Remarks of the President and Mrs. Reagan at the Final Program of the ``Young Artists in Performance at the White House'' Series in Santa Ynez, California

March 7, 1982

The First Lady. Thank you. Well, good afternoon, and welcome to the season's last program of the Young Artists in Performance at the White House. To the viewers at home, let me say, if you hear bellowing in the background that's not my husband and Congress debating the budget. [Laughter] It's the sound of cattle, for today we're far away from Washington on a cattle ranch in the mountains of central California.

Just as the beauty of this ranch is different from that of the White House, the beauty of the music that we're about to hear is distinctive from that of earlier shows. While country and western music isn't classical, it is classically American. It's downhome, down to earth, and downright fun.

Our guest artist today is the great country and western musician, Merle Haggard, a performer who has won every major country music award. He once recorded an album called ``The Best of Merle Haggard,'' and as you'll soon hear, that's exactly what we're going to get this afternoon. We'll also hear the best of Mark O'Connor, an amazing young fiddler who Merle believes is destined for future greatness, and I think you will all agree.

In a few minutes, Merle will introduce you to the members of his band, The Strangers, but whenever country and western music is played there really are no strangers. So get your boots ready to stomp and your heart ready to romp and enjoy the music.

Merle?

[Following the performance, the President spoke to the guests at 2:32 p.m. as follows:]

The President. Thank you. You should know better than that, because in the business I was in, if you didn't sing or dance or play an instrument, you ended up making a speech. [Laughter]

Well, I just want to, on behalf of all of us, thank Merle and Mark. You know, in the comic strip ``Charlie Brown'' this morning, just curiously enough, one of his little girlfriends was telling him about a strange uncle she had that liked the violin. So, she said, he went down and bought one and then he went down to the symphony orchestra and watched them to see how it was done. He went home and he couldn't play it at all, so he was going back next week and sit closer. [Laughter] I think we've just heard a young band and some other gentlemen up here who've sat very close.

I think the music we've heard today reaches the heart of America. Merle, you've taken the hopes and heartbreaks of our people, combined them with the freedom and beauty of our land, and ended up with the music of America. I can't think of a better setting for this last of our series of performances for young American artists. Here on this magnificent ranch in the spectacular Santa Ynez Valley, we can remember our roots and feel the power and strength of our past. Inspired by the artists today and tomorrow, we can rest assured that we have every resource we need to conquer the future.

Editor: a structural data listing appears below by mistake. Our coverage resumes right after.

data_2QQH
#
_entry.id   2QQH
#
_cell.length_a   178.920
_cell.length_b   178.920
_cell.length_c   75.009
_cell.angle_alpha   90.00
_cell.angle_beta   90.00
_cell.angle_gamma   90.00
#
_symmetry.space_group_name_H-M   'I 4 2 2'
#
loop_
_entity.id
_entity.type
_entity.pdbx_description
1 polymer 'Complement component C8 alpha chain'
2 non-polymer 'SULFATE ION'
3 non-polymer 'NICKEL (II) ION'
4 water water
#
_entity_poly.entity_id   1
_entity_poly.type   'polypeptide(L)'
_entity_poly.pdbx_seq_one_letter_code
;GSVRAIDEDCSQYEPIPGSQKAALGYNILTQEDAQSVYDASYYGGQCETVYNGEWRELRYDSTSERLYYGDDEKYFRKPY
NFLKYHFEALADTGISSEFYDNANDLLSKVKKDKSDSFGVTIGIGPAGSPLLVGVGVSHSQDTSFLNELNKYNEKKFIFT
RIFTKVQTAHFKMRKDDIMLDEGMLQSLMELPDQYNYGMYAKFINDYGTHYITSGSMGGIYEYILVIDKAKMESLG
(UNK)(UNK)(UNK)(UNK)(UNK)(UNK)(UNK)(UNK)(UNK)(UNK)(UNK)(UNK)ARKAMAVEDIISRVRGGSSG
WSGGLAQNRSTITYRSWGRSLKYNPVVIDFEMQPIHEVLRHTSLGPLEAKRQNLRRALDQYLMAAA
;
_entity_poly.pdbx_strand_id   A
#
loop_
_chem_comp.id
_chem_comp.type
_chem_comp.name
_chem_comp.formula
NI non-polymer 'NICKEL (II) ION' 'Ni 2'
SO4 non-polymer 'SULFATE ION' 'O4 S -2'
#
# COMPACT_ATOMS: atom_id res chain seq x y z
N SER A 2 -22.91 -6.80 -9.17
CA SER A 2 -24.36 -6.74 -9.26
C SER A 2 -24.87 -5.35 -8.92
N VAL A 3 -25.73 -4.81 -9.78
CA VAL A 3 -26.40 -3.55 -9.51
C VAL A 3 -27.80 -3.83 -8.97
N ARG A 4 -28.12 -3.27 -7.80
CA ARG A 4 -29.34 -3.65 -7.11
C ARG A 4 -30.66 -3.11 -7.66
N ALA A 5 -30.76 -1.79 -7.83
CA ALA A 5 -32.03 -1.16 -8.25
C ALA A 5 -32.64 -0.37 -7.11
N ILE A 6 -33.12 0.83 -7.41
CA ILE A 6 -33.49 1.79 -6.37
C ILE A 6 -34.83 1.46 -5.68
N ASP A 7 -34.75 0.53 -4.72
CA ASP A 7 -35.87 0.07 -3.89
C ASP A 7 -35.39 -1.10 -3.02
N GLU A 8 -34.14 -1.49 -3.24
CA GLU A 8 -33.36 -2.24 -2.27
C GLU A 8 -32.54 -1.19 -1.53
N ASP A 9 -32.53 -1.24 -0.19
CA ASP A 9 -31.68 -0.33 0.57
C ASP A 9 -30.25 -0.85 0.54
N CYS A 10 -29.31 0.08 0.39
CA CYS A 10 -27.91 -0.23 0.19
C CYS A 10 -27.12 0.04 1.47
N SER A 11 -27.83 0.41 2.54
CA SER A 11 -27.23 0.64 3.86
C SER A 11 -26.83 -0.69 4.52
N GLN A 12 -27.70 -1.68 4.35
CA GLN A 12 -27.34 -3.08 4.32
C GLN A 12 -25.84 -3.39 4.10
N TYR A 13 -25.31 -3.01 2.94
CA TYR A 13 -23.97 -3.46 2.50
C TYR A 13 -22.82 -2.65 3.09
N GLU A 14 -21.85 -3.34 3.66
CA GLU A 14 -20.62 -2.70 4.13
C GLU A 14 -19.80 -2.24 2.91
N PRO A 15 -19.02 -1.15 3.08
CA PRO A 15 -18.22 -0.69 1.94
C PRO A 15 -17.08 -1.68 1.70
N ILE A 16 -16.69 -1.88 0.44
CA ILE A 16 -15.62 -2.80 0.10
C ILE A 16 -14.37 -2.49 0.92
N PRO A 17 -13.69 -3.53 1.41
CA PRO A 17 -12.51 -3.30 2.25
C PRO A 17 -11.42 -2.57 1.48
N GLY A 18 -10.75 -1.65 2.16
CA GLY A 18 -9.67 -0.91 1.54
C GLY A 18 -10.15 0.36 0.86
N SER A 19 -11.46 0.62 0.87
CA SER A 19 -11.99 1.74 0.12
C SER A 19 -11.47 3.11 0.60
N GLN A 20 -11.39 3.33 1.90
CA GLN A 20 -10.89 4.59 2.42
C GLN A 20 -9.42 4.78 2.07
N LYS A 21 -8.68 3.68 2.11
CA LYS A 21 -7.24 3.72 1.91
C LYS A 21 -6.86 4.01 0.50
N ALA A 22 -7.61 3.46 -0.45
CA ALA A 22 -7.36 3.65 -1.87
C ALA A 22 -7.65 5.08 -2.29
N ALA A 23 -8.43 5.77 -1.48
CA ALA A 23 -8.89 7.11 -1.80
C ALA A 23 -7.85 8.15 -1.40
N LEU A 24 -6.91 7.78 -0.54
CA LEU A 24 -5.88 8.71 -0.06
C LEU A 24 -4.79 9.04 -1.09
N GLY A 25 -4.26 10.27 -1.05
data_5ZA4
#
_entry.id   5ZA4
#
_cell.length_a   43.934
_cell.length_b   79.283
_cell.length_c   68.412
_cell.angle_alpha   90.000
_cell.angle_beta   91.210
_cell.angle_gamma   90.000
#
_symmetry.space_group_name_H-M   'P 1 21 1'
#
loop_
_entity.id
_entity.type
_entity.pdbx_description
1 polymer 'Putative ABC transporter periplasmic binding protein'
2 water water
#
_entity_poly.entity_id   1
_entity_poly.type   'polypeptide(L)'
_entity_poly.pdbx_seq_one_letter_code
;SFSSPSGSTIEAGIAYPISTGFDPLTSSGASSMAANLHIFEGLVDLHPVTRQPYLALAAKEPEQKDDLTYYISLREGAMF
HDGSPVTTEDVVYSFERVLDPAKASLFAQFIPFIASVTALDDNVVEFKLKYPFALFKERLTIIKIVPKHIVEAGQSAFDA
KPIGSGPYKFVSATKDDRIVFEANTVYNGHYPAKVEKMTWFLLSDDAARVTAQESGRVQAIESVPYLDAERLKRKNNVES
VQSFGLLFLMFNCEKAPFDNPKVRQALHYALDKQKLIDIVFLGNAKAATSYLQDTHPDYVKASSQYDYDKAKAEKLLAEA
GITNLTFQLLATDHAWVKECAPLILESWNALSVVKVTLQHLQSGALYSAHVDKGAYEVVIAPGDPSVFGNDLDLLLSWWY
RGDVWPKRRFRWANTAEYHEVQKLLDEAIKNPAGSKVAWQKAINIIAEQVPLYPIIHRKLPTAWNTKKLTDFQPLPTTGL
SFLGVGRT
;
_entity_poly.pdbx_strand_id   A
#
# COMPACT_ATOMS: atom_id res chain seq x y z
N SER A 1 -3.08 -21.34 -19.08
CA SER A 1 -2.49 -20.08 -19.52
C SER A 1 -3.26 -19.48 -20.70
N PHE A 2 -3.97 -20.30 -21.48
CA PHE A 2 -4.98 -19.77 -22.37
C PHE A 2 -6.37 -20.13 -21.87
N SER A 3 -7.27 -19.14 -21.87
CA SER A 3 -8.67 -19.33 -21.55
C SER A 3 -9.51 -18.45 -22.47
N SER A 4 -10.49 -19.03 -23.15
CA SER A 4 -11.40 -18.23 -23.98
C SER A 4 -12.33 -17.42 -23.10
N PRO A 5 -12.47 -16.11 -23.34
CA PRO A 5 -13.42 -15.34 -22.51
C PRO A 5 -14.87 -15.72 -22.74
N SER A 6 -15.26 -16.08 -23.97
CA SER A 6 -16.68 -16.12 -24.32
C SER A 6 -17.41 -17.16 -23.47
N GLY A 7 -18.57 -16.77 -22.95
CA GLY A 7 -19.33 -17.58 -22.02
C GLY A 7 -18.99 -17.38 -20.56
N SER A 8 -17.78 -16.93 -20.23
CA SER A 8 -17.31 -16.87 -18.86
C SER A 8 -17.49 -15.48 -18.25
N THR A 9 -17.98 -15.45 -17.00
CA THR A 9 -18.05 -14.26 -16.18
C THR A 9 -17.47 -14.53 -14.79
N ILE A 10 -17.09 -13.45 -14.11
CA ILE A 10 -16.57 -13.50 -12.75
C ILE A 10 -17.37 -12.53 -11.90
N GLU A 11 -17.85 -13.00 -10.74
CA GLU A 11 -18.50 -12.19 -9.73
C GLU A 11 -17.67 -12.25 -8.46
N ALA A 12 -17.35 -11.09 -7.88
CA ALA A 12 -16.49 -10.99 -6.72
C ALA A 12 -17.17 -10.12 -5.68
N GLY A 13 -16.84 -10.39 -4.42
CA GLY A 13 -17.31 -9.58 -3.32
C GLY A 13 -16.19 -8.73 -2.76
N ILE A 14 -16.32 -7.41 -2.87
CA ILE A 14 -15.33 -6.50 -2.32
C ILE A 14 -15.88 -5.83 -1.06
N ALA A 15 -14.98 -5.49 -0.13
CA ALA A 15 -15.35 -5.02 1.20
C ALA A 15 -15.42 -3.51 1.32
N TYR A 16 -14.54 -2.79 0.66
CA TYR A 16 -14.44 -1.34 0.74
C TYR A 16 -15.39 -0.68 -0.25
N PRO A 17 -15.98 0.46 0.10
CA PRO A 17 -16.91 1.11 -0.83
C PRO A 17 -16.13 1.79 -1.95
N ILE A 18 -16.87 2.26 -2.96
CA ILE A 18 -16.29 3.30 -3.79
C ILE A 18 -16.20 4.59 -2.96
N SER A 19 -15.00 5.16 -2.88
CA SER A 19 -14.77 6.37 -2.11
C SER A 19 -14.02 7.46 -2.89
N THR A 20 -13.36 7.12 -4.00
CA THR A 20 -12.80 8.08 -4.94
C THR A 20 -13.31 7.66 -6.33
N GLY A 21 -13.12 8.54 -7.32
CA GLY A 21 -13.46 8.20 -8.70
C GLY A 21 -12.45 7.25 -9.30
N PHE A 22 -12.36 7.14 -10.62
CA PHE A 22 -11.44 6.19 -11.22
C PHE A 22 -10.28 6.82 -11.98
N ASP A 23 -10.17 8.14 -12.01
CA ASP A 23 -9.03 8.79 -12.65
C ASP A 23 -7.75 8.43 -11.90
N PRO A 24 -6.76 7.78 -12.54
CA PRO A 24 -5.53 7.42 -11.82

As someone said, ``The political life of a nation is only its most superficial aspect. In order to know the inner life, to really understand it, you've got to find the heart in the literature, the philosophy, and the arts, and there you will find the ideas and the passions and the dreams of a whole people.''

I would add: In those dreams, you'll find their future. If the American people stop long enough to understand the strength, the morality, and the courage that runs deep in our national character, then I believe we will have turned the corner in our struggle to renew our national life.

I'd like to thank Beverly Sills for bringing together such an outstanding group of stars as she has this season, and for the wonderful young American talent. Nancy and I have enjoyed this program very much. We hope that everyone viewing it has, and that all of you have. And I hope the rising generation of American artists, this generation of artists, will be encouraged to meet the challenges ahead of them and aspire to surpass the high standards of the American artists who've come before. But most of all, I hope all our countrymen will take pride in the American cultural heritage -- the respect that is rooted in the creativity that can only come from freedom.

So, thank all of you for joining us and, Merle, it just struck me here that you might consider, say, a couple more songs?

[At this point, Mr. Haggard performed an encore, and then the President resumed speaking.]

Ladies and gentlemen, just one last word that has to be said here -- and I hate to be interrupting the music, but we now have to go. But I think all of us here should understand, here on this magnificent ranch, this beautiful valley, who we're indebted to -- Mr. and Mrs. Gildred, for making this place available for the day. Why don't you come up here where they can see you? Here they are.

This is just wonderful, and we thank you.

Incidentally, the reason that Nancy and I were late for lunch was we were up here on the hill watching him [Stu Gildred] on a cutting horse out here demonstrating cutting a calf out of the herd. And he leaned over while he was doing it and took the bridle off of the horse -- no reins -- just the horse, nose to nose that horse -- that's the principle of cattle-cutting -- nose to nose with that calf, kept it from rejoining the herd.

And I want you to know that I leave here inspired. I can't wait to get back on Capitol Hill. [Laughter]

Note: Mrs. Reagan spoke at 1:31 p.m. prior to the concert at Rancho Sierra Grande.

The performance was filmed for broadcast by the Public Broadcasting Service.